The Communal Land Rights Bill

Section 25(6) of the Constitution says ‘a person or community whose tenure of land is legally insecure as a result of past racially discriminatory laws or practices is entitled, to the extent provided by an Act of Parliament, either to tenure which is legally secure or to comparable redress’. Until December 1999 government was drafting a Land Rights Bill which provided for communities to choose which local body would administer their land, for example, an elected committee or a popular chief. The Bill was scrapped in 1999 and there was a rethink of tenure reform under the new Minister of Land Affairs. The Communal Land Rights Bill which is being drafted in its place is likely to be highly controversial. The December 2001 draft does not provide adequate recognition of the rights of existing occupants. Its clear intention was to transfer land to tribal authorities, giving massive power to chiefs. This is problematic, not least because some people were placed under the jurisdiction of specific chiefs under apartheid. I have been invited to sit on a reference group on the Bill by DLA. There must be a public consultation process to find out what people who will be affected think. The Bill should be debated not only in Pretoria or Cape Town, but also in the rural areas.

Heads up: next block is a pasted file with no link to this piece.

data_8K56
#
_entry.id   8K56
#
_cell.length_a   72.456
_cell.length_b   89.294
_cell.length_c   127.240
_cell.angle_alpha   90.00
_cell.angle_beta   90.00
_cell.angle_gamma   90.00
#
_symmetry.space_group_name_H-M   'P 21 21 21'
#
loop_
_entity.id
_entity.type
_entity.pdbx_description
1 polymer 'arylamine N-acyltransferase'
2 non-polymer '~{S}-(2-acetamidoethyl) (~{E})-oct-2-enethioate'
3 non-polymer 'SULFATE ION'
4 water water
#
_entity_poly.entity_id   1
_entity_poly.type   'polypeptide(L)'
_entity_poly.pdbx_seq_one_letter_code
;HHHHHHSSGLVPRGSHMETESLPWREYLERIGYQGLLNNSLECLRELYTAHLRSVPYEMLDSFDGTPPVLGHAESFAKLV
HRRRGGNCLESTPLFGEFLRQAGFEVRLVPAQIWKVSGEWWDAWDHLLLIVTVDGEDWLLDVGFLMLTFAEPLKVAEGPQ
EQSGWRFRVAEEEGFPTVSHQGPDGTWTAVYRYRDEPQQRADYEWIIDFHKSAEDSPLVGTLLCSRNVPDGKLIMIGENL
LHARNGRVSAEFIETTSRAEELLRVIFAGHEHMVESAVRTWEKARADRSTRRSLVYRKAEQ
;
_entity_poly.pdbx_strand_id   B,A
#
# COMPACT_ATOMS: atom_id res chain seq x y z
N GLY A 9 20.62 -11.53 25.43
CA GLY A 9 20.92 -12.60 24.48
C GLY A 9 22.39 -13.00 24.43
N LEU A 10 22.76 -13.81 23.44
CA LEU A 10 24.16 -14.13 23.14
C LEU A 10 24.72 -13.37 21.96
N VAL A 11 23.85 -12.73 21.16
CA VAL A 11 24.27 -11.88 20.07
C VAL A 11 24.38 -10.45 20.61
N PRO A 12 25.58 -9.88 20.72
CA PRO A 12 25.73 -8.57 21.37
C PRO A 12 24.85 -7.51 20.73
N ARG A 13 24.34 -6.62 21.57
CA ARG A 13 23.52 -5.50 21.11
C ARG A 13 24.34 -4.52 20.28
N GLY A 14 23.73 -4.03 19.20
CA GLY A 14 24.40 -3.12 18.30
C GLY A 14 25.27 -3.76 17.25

Land reform and agricultural production